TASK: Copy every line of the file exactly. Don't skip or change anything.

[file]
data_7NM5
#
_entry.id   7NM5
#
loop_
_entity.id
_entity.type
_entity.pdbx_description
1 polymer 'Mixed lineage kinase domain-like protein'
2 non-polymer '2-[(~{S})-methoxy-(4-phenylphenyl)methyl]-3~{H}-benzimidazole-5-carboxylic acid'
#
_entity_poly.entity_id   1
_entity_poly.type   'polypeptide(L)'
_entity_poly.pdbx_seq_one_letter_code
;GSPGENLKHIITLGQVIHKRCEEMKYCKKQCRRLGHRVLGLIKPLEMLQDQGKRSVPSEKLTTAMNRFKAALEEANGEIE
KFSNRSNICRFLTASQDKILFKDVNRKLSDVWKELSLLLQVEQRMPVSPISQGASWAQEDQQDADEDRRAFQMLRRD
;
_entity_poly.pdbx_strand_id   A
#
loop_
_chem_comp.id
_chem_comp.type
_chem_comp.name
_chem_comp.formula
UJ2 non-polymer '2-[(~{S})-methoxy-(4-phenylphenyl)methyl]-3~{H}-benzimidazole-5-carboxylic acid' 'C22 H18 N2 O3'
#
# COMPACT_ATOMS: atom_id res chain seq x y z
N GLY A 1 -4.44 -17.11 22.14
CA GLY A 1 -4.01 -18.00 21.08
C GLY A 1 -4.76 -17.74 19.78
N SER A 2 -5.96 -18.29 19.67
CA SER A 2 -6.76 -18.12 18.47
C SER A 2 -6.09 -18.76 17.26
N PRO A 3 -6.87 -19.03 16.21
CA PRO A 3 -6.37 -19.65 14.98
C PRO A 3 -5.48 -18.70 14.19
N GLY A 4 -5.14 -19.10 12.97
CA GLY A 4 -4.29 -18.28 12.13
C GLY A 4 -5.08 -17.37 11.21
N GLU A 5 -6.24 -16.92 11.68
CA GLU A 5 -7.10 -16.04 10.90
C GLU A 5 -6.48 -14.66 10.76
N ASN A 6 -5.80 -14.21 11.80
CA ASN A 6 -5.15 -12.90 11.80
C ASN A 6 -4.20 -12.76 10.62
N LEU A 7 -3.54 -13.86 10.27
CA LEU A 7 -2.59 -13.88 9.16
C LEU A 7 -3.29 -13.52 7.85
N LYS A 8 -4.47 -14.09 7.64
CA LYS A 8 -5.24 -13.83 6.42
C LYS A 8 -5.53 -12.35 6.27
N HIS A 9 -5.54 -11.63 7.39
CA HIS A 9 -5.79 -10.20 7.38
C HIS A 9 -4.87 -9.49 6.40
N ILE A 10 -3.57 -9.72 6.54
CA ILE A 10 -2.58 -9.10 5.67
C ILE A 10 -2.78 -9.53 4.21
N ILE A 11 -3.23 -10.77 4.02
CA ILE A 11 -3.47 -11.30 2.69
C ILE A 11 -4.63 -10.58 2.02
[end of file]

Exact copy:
data_7NM5
#
_entry.id   7NM5
#
loop_
_entity.id
_entity.type
_entity.pdbx_description
1 polymer 'Mixed lineage kinase domain-like protein'
2 non-polymer '2-[(~{S})-methoxy-(4-phenylphenyl)methyl]-3~{H}-benzimidazole-5-carboxylic acid'
#
_entity_poly.entity_id   1
_entity_poly.type   'polypeptide(L)'
_entity_poly.pdbx_seq_one_letter_code
;GSPGENLKHIITLGQVIHKRCEEMKYCKKQCRRLGHRVLGLIKPLEMLQDQGKRSVPSEKLTTAMNRFKAALEEANGEIE
KFSNRSNICRFLTASQDKILFKDVNRKLSDVWKELSLLLQVEQRMPVSPISQGASWAQEDQQDADEDRRAFQMLRRD
;
_entity_poly.pdbx_strand_id   A
#
loop_
_chem_comp.id
_chem_comp.type
_chem_comp.name
_chem_comp.formula
UJ2 non-polymer '2-[(~{S})-methoxy-(4-phenylphenyl)methyl]-3~{H}-benzimidazole-5-carboxylic acid' 'C22 H18 N2 O3'
#
# COMPACT_ATOMS: atom_id res chain seq x y z
N GLY A 1 -4.44 -17.11 22.14
CA GLY A 1 -4.01 -18.00 21.08
C GLY A 1 -4.76 -17.74 19.78
N SER A 2 -5.96 -18.29 19.67
CA SER A 2 -6.76 -18.12 18.47
C SER A 2 -6.09 -18.76 17.26
N PRO A 3 -6.87 -19.03 16.21
CA PRO A 3 -6.37 -19.65 14.98
C PRO A 3 -5.48 -18.70 14.19
N GLY A 4 -5.14 -19.10 12.97
CA GLY A 4 -4.29 -18.28 12.13
C GLY A 4 -5.08 -17.37 11.21
N GLU A 5 -6.24 -16.92 11.68
CA GLU A 5 -7.10 -16.04 10.90
C GLU A 5 -6.48 -14.66 10.76
N ASN A 6 -5.80 -14.21 11.80
CA ASN A 6 -5.15 -12.90 11.80
C ASN A 6 -4.20 -12.76 10.62
N LEU A 7 -3.54 -13.86 10.27
CA LEU A 7 -2.59 -13.88 9.16
C LEU A 7 -3.29 -13.52 7.85
N LYS A 8 -4.47 -14.09 7.64
CA LYS A 8 -5.24 -13.83 6.42
C LYS A 8 -5.53 -12.35 6.27
N HIS A 9 -5.54 -11.63 7.39
CA HIS A 9 -5.79 -10.20 7.38
C HIS A 9 -4.87 -9.49 6.40
N ILE A 10 -3.57 -9.72 6.54
CA ILE A 10 -2.58 -9.10 5.67
C ILE A 10 -2.78 -9.53 4.21
N ILE A 11 -3.23 -10.77 4.02
CA ILE A 11 -3.47 -11.30 2.69
C ILE A 11 -4.63 -10.58 2.02